Note: This article was first published on 30 October 2019.
The Intel Core i9-9900KS Special Edition is the world's best gaming processor, according to Intel. It's an upgraded version of the Core i9-9900K, which, we have proven in an earlier shoot-out, is the fastest chip you can buy today if you just want the highest possible frame rates in game.
The Core i9-9900KS tries to raise the bar further with an aggressive boost to clock speeds across the board. For starters, the base clock has increased from 3.6GHz to 4.0GHz, and the processor now boosts to 5.0GHz on all cores. In comparison, the older Core i9-9900K was only capable of boosting to 5.0GHz on two cores at the most, in addition to a 4.7GHz Turbo frequency across six to eight cores.
Here's an overview of how their boost frequencies compare:
|Intel Core i9-9900KS||5.0GHz||5.0GHz||5.0GHz||5.0GHz||5.0GHz||5.0GHz||5.0GHz||5.0GHz|
|Intel Core i9-9900K||5.0GHz||5.0GHz||4.8GHz||4.8GHz||4.7GHz||4.7GHz||4.7GHz||4.7GHz|
The higher frequencies mean that TDP has also increased from 95W to 127W. Everything else remains the same however, and the chip still has 16MB of L3 cache and exposes 16 PCIe 3.0 lanes through the CPU. It's also based on the same 14nm++ process and will work with existing Intel Z390 motherboards.
Since the Core i9-9900K already boosts to 5.0GHz on a couple of cores, the biggest benefit is going to come in games that can effectively scale across more scores. At the moment however, many games still prioritise clock speeds and IPC, which is why the Core i9-9900K still beats the Ryzen 9 3900X in games. But with the Core i9-9900KS, Intel's tackling the performance question from AMD's side of the equation, by explicitly targeting games that can scale across a greater number of cores.
It remains to be whether that will pay off though. As you'll see in the next few pages, the Core i9-9900KS delivers a small improvement in encoding and rendering tasks compared to the Core i9-9900K, but it mostly falls short in games.
Furthermore, there have been reports that the Core i9-9900KS has lower IPC performance than the Core i9-9900K, which means the latter will perform better clock-for-clock. Tom's Hardware was the one to point this out with a pre-production chip, and there may actually be a reason for the IPC dropoff. As it turns out, the Core i9-9900KS uses a new stepping – Stepping 13 – of the 14nm++ process, which comes with hardware-based mitigations for the security flaws found in Intel chips over the past few years, including Spectre and Meltdown.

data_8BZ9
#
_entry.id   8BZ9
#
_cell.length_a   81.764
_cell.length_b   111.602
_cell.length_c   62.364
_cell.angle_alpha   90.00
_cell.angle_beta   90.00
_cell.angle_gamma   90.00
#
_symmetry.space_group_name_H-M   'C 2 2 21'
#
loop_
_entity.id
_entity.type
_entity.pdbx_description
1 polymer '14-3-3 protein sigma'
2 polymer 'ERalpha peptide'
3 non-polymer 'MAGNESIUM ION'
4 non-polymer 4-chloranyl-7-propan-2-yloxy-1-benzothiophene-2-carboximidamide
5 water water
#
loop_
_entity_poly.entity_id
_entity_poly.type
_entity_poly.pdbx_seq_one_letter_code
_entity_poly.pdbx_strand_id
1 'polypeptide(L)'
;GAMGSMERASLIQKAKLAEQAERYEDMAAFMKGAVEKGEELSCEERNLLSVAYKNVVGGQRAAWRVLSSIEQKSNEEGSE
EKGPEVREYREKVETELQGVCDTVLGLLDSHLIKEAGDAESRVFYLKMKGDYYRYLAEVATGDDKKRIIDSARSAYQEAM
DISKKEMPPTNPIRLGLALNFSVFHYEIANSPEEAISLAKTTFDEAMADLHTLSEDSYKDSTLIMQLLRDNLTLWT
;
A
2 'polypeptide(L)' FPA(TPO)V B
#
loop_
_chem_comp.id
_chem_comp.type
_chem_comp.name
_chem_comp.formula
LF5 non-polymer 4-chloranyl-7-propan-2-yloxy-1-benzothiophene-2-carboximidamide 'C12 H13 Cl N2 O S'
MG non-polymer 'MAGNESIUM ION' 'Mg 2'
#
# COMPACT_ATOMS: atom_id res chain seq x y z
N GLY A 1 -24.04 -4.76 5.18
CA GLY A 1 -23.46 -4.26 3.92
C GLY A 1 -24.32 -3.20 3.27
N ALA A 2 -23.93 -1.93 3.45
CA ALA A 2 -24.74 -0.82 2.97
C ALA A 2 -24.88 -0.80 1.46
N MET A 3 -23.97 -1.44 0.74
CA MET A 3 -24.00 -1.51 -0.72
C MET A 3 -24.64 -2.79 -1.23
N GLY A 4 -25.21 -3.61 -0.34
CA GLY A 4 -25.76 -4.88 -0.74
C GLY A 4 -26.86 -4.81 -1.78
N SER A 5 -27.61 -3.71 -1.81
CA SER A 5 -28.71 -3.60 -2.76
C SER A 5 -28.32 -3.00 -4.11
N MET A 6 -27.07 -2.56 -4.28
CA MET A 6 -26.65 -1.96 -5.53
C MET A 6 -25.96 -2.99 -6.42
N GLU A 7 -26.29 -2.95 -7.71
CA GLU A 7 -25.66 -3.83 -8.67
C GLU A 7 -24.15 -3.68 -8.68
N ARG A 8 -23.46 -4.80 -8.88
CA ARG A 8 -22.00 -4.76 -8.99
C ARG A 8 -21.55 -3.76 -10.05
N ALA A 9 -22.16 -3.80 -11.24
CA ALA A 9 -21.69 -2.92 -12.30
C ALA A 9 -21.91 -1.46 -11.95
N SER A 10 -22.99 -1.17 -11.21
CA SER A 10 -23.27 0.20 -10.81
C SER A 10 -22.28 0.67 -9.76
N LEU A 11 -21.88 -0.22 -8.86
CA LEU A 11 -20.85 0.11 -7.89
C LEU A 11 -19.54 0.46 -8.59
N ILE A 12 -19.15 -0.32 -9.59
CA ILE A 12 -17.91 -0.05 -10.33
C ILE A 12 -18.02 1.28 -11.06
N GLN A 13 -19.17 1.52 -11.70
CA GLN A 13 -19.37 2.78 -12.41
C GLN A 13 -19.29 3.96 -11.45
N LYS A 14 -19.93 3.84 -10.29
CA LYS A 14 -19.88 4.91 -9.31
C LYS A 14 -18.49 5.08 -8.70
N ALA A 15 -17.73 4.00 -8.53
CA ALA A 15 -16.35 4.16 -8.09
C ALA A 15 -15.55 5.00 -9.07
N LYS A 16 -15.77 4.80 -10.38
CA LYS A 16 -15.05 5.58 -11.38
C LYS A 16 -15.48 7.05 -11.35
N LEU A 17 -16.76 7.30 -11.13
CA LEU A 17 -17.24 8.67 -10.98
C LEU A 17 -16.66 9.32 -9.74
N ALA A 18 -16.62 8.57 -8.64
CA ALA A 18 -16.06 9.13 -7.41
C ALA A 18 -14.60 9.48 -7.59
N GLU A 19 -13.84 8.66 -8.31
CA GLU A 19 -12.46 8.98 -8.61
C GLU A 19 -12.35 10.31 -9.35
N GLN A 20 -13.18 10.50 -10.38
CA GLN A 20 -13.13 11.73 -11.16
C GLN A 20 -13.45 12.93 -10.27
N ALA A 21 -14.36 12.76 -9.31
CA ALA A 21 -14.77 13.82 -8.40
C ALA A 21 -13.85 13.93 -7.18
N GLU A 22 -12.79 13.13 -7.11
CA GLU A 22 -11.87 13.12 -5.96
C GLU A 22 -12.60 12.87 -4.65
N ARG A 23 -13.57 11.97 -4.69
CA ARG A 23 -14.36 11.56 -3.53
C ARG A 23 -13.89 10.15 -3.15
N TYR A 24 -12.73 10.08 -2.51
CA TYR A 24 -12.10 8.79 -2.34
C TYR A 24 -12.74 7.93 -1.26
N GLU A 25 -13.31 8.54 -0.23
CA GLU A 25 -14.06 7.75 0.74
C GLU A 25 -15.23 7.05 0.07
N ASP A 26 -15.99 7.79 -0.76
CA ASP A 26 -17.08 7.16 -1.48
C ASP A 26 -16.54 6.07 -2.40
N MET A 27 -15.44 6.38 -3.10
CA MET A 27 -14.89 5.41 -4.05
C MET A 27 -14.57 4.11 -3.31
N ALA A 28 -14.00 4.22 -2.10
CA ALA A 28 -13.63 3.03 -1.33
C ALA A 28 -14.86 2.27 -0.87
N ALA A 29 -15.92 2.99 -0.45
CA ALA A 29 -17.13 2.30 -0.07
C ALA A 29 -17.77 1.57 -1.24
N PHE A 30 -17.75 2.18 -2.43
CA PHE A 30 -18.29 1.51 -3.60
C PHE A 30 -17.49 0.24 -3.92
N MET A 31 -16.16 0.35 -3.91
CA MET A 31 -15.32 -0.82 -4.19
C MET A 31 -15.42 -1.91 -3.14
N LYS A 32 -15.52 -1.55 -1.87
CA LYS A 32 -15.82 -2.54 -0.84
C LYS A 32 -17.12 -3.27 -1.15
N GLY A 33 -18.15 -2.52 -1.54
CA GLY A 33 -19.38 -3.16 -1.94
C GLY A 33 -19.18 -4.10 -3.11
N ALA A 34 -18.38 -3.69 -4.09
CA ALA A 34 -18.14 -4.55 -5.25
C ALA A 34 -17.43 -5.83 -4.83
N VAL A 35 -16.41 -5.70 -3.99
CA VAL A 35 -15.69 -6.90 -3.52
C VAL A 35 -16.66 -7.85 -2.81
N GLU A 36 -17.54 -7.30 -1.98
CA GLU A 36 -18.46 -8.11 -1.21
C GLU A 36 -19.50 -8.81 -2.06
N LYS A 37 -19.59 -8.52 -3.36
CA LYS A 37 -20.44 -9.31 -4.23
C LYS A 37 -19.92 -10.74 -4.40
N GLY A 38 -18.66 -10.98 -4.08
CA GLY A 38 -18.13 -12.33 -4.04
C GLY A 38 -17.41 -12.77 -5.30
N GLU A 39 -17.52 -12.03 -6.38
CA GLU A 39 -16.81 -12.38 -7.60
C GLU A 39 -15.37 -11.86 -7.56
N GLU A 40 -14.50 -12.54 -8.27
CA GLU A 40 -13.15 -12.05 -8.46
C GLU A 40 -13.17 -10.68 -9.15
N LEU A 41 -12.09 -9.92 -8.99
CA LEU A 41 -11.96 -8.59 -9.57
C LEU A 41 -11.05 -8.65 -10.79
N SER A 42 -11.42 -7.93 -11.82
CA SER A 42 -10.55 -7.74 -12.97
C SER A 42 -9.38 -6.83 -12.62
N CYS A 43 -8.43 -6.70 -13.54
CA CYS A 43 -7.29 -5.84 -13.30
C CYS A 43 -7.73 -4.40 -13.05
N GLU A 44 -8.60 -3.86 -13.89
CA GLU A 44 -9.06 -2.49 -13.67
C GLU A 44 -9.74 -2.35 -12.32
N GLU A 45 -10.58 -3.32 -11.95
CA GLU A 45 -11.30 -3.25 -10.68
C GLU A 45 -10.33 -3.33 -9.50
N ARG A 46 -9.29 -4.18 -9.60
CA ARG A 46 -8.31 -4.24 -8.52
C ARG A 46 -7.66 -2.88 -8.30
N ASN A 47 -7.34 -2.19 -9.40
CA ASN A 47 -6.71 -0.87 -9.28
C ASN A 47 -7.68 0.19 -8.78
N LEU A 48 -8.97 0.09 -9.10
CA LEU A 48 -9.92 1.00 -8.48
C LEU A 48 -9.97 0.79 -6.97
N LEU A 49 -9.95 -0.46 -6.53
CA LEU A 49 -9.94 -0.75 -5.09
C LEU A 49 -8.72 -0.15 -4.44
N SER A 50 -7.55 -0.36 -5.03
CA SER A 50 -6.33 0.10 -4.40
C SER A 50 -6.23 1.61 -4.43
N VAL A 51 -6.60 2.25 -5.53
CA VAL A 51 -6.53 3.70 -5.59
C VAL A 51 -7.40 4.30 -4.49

Core stepping basically refers to a revision of the original CPU design, so new steppings can offer things like bug fixes or improvements to the manufacturing process. The Core i9-9900KS uses the new R0 stepping, which is different from the P0 stepping of the Core i9-9900K. The R0 stepping is said to come with additional in-silicon security mitigations that can affect performance, which might possibly account for the performance drop in certain games.
I should also point out that Gigabyte listed the Core i9-9900K as transitioning to the R0 stepping earlier this year, so it's possible that later versions of the chip would see a small drop in performance too, which might help the Core i9-9900KS appear more competitive in comparison.
That aside, the all-core 5.0GHz Turbo boost speeds are a convenient, headline-grabbing way for Intel to remain in the conversation, especially with AMD's 16-core Ryzen 9 3950X expected to drop in November. Intel needs to work every angle it can, and pushing an already very powerful gaming CPU to 5.0GHz is one way to do it.